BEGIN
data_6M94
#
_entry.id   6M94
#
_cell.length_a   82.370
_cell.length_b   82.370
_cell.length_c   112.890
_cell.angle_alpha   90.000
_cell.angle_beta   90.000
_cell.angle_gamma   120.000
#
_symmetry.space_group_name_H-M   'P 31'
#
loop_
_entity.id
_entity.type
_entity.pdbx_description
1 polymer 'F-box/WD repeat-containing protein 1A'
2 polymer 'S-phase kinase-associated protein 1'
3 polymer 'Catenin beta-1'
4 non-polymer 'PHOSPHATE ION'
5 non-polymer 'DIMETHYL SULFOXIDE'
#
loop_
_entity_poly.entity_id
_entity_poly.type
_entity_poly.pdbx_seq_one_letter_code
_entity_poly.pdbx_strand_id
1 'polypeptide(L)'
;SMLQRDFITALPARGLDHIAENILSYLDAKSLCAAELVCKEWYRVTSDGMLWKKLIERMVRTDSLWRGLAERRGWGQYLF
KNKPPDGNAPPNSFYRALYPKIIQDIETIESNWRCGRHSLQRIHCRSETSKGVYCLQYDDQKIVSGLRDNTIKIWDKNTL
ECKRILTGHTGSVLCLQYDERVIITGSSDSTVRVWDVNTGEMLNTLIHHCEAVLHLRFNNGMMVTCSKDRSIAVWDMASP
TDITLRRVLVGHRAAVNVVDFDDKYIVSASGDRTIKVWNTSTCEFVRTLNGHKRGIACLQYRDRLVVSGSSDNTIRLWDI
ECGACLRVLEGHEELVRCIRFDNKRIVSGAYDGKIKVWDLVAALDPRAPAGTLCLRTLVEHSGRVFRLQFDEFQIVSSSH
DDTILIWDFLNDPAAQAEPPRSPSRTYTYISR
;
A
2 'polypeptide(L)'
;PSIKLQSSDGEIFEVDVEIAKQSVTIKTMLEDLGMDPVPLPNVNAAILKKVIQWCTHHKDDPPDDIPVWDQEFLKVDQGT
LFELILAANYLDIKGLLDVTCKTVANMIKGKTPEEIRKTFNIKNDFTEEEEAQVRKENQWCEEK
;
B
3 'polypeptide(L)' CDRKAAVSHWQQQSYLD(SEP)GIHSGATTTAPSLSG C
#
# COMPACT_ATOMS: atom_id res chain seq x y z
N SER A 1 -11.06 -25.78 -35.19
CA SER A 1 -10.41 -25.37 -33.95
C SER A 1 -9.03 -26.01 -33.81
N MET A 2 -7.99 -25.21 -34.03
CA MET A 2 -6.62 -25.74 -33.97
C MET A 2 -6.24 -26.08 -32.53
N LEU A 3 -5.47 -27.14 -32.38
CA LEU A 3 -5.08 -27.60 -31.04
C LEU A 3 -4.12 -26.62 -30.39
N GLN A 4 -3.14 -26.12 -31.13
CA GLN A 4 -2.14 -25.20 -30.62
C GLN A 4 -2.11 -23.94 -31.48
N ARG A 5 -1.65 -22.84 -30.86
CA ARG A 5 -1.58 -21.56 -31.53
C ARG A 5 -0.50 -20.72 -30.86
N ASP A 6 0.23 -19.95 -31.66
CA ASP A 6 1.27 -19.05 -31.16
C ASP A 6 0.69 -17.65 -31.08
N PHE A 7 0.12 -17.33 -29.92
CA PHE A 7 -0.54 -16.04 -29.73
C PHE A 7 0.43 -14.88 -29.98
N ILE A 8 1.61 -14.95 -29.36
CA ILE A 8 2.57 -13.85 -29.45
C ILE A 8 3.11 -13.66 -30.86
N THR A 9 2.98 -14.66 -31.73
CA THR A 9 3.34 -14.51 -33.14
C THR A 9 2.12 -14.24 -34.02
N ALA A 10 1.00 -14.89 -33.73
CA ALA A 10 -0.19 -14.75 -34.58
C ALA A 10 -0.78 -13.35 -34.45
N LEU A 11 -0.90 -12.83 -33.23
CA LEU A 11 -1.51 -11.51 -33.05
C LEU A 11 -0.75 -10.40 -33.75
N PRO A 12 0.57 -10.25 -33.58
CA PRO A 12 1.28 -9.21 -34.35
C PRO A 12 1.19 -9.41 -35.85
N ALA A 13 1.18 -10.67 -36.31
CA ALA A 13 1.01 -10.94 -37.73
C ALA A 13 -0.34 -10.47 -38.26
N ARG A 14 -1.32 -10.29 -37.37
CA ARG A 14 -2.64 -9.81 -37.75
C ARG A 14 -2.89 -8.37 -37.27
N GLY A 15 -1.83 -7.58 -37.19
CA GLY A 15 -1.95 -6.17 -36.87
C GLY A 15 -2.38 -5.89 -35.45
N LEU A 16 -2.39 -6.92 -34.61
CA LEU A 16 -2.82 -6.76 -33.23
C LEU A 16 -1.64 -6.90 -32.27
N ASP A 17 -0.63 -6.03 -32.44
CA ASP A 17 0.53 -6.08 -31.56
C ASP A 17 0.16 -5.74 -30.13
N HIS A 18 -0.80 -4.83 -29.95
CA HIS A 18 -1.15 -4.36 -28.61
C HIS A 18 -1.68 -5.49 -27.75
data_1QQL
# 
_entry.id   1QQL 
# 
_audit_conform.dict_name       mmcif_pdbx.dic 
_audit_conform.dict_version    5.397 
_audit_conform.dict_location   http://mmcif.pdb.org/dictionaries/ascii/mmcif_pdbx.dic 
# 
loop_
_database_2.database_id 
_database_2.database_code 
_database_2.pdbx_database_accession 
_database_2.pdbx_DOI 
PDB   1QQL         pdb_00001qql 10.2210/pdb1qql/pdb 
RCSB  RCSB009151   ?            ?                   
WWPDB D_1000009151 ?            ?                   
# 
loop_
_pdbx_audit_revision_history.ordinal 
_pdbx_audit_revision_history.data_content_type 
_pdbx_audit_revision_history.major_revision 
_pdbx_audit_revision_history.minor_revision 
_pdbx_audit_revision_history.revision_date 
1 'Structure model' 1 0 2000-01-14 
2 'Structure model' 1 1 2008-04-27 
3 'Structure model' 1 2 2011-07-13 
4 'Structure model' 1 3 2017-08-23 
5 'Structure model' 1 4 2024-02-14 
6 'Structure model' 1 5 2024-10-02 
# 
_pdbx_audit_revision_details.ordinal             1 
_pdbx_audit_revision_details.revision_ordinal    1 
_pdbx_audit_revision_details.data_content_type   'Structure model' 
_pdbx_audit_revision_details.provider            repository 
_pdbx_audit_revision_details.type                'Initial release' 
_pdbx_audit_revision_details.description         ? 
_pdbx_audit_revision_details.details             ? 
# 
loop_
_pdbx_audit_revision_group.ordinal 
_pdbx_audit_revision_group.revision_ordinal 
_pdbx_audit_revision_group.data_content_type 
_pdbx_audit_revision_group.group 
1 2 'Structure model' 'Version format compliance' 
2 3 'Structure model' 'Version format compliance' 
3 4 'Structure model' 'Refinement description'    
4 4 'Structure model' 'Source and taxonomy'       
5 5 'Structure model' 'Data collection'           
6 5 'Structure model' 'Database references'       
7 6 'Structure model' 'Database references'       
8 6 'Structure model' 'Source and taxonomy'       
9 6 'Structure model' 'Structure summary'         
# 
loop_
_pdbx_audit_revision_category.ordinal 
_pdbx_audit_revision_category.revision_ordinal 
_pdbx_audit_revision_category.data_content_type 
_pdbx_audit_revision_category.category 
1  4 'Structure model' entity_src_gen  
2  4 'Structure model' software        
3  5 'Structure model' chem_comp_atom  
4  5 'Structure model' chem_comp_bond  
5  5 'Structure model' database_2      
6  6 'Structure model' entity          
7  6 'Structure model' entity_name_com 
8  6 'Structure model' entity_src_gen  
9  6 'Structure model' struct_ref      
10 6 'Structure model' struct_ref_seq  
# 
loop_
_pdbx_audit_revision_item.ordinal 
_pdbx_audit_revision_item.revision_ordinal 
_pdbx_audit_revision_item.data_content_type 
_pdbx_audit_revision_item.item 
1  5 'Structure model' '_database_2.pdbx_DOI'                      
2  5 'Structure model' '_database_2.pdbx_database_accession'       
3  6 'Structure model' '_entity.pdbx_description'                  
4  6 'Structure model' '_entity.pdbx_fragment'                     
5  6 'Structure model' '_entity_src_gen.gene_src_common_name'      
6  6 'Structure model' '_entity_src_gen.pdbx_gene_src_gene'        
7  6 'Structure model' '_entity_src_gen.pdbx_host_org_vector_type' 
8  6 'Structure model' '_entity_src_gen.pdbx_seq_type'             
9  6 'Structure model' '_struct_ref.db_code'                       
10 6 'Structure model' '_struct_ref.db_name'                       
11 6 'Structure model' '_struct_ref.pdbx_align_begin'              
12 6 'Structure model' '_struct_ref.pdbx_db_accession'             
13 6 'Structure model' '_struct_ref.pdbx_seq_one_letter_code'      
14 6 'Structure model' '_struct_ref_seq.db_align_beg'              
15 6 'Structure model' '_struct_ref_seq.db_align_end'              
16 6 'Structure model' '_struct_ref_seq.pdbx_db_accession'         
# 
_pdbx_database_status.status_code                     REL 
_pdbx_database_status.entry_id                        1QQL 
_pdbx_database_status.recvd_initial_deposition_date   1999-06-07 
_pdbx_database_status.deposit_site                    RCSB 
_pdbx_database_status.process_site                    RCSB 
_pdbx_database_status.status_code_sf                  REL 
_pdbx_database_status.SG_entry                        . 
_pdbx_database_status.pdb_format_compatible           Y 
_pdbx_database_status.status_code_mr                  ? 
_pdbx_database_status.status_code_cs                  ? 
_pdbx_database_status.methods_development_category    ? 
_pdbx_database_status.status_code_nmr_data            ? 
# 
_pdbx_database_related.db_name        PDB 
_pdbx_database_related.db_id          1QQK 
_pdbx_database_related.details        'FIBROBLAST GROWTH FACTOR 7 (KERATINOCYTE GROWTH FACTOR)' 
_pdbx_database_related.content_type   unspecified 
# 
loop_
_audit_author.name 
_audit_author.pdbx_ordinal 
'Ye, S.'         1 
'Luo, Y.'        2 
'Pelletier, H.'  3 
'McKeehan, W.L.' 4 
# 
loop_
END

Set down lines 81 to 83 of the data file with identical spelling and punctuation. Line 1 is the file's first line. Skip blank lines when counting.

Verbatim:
C PRO A 12 1.19 -9.41 -35.85
N ALA A 13 1.18 -10.67 -36.31
CA ALA A 13 1.01 -10.94 -37.73